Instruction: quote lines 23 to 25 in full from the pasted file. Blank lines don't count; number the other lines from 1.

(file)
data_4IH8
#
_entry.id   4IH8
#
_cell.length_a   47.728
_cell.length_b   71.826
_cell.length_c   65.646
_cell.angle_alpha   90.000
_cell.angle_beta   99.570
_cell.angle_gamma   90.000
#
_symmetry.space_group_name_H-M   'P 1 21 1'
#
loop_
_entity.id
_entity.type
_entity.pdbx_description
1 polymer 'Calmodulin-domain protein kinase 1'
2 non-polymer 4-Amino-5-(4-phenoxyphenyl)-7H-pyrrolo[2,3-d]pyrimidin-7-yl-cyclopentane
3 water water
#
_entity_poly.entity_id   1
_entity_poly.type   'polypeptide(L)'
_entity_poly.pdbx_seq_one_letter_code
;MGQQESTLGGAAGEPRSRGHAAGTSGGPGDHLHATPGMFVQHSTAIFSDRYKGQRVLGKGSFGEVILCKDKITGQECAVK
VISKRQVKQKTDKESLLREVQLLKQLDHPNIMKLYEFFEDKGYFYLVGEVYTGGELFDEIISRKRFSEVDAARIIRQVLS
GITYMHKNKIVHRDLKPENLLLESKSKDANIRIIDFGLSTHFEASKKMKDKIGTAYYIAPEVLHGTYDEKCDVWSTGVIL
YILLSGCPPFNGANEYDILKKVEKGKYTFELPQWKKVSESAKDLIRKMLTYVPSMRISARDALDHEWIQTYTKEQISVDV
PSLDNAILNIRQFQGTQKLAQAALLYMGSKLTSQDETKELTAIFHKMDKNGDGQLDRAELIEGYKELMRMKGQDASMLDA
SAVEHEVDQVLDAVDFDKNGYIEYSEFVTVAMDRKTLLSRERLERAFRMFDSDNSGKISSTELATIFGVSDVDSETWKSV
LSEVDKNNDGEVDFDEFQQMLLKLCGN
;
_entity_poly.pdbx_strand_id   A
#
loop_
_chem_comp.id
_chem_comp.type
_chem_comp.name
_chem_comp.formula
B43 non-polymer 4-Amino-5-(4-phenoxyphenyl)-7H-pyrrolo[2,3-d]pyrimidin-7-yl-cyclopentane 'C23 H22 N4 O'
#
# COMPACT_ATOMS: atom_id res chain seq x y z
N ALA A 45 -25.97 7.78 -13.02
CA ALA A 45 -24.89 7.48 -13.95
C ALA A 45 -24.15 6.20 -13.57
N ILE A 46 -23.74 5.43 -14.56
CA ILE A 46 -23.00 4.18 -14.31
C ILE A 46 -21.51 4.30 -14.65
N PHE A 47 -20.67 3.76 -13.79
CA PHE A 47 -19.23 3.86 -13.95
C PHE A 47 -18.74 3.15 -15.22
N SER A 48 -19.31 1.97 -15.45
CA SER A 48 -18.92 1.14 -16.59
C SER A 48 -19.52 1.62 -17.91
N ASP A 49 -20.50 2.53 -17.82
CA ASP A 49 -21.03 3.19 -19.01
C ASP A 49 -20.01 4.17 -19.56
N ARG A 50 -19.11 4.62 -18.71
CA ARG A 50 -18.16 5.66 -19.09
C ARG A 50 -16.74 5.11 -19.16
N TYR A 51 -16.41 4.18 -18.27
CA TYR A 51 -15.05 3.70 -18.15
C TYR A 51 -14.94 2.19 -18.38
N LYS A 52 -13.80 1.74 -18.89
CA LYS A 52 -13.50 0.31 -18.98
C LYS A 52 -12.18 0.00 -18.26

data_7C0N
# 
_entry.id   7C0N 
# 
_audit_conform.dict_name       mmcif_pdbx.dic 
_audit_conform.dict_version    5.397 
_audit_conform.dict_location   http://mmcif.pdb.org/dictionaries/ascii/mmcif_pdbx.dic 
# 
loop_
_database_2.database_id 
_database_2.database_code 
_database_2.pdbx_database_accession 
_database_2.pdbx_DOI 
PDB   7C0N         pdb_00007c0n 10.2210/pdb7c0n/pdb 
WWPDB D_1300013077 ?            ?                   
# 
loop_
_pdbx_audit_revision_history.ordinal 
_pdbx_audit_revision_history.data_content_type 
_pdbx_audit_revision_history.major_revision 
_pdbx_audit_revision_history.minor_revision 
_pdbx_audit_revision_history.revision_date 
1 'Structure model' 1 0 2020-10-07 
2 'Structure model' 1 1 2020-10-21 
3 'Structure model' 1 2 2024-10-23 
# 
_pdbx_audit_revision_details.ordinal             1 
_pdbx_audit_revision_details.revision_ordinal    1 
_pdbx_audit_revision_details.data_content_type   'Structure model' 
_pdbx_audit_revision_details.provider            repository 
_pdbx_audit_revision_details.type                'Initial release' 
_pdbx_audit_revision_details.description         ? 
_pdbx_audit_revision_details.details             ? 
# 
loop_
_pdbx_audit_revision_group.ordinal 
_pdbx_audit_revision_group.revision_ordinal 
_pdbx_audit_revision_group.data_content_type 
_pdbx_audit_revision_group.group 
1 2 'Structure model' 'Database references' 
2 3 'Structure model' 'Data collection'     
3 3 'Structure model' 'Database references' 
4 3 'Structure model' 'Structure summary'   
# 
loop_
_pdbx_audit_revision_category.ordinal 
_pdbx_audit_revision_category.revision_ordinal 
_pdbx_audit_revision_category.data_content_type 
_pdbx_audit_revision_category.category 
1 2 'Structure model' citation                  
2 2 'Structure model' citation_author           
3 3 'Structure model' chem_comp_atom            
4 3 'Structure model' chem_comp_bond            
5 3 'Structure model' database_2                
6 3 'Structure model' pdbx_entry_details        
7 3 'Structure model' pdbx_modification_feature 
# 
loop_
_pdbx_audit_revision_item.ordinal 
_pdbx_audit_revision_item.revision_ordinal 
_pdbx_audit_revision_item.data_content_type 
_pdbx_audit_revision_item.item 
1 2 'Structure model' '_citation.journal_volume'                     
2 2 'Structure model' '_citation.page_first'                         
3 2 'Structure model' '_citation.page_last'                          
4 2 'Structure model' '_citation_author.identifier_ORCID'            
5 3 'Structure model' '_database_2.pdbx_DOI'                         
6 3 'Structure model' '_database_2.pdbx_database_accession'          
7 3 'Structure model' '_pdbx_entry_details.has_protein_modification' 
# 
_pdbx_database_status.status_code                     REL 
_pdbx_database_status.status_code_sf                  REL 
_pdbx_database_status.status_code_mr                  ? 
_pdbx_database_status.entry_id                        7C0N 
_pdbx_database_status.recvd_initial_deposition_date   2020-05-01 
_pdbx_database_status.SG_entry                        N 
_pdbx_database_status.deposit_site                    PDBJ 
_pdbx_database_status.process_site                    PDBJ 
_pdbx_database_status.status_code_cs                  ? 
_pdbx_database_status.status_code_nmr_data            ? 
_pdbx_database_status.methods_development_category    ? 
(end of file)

_entity_poly.type   'polypeptide(L)'
_entity_poly.pdbx_seq_one_letter_code
;MGQQESTLGGAAGEPRSRGHAAGTSGGPGDHLHATPGMFVQHSTAIFSDRYKGQRVLGKGSFGEVILCKDKITGQECAVK